The following day, Mr. Trump was given another opportunity to show his empathy. Of course, he did not carpe momentum. During that press conference, Jake Turx, a journalist for an Orthodox Jewish publication asked, well, attempted to ask President Trump a question. After reassuring Trump that he is not accusing him of being an anti-Semitic, Turx expressed his concern about the current situation and the lack of action being done to alleviate the problem. However, before Turx could get his question out, Mr. Trump interrupted him and insisted he understood the question and that he was the least anti-Semitic person Turx has ever seen. When Turx tried to elaborate, Trump told him to be quiet and sit down. Let’s just say Turx’s concerns went on unaddressed.

Over 100 bomb threats have occurred since the beginning of January; threats have been reported in 33 different states in the U.S. and two provinces in Canada. While none have proved legitimate, the anxiety and chaos they have induced is startling. According to sources, the incidents seem to concentrate on an almost weekly basis beginning on Jan. 9th, and following through Jan. 18th, Jan. 31st, Feb. 20, and Feb. 27th as of now. These threats are like domestic acts of terrorism so it’s surprising to see the government has very little intelligence on the matter. As of now, FBI officials can only say that the unknown assailants are using voice-masking technology to disguise their voices when calling the schools and community centers.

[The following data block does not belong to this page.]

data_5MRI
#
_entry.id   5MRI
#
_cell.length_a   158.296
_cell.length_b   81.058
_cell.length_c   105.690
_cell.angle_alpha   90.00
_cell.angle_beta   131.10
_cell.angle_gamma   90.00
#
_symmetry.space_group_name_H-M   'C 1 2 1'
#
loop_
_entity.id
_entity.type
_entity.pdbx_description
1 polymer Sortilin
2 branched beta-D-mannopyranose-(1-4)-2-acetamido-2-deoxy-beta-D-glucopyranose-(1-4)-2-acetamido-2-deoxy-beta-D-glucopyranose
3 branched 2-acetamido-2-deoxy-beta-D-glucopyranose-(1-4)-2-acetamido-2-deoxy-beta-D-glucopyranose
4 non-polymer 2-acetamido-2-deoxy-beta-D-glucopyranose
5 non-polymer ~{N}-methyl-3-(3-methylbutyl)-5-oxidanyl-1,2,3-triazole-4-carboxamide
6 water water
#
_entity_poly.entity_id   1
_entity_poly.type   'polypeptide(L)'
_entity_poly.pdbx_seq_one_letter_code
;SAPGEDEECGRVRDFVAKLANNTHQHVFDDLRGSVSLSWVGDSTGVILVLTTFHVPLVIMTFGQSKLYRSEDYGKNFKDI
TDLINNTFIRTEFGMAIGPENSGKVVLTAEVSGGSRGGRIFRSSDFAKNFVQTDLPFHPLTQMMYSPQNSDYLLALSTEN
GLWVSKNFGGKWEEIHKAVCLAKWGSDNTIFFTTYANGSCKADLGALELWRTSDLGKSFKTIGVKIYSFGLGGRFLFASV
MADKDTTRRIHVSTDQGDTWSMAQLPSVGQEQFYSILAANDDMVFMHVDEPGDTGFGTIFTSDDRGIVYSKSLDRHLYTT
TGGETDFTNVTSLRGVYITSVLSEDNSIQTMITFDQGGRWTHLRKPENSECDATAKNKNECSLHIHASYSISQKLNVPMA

Now it may seem like my last few editorials have been cutting down on President Trump, but I have many concerns. Considering the legitimate fear in the Jewish community during this time, the Trump administration’s delay to respond is alarming. It was not until his February 28th presidential address that Trump finally spoke on these troubling matters, reminding citizens that although “…while we may be a nation divided by policies, we are a country that stands united in condemning “hate and evil in all its forms.” I only hope you mean that, President Trump…

Throughout his campaign, Trump insisted his goal is to make America great again, but in all honesty, America hasn’t been great. Yes, our nation has achieved many things, but often, these accomplishments involved stepping on someone’s back, or removing the human element from a person and treating them as dogs. If Trump wants to make this country great, he cannot condone or seem to ignore acts such as these hate crimes. He needs to be the one to take action and show there are consequences for these acts. Instead of burning his energy on immigration policies, President Trump should focus his attention on the U.S. citizens terrorizing others.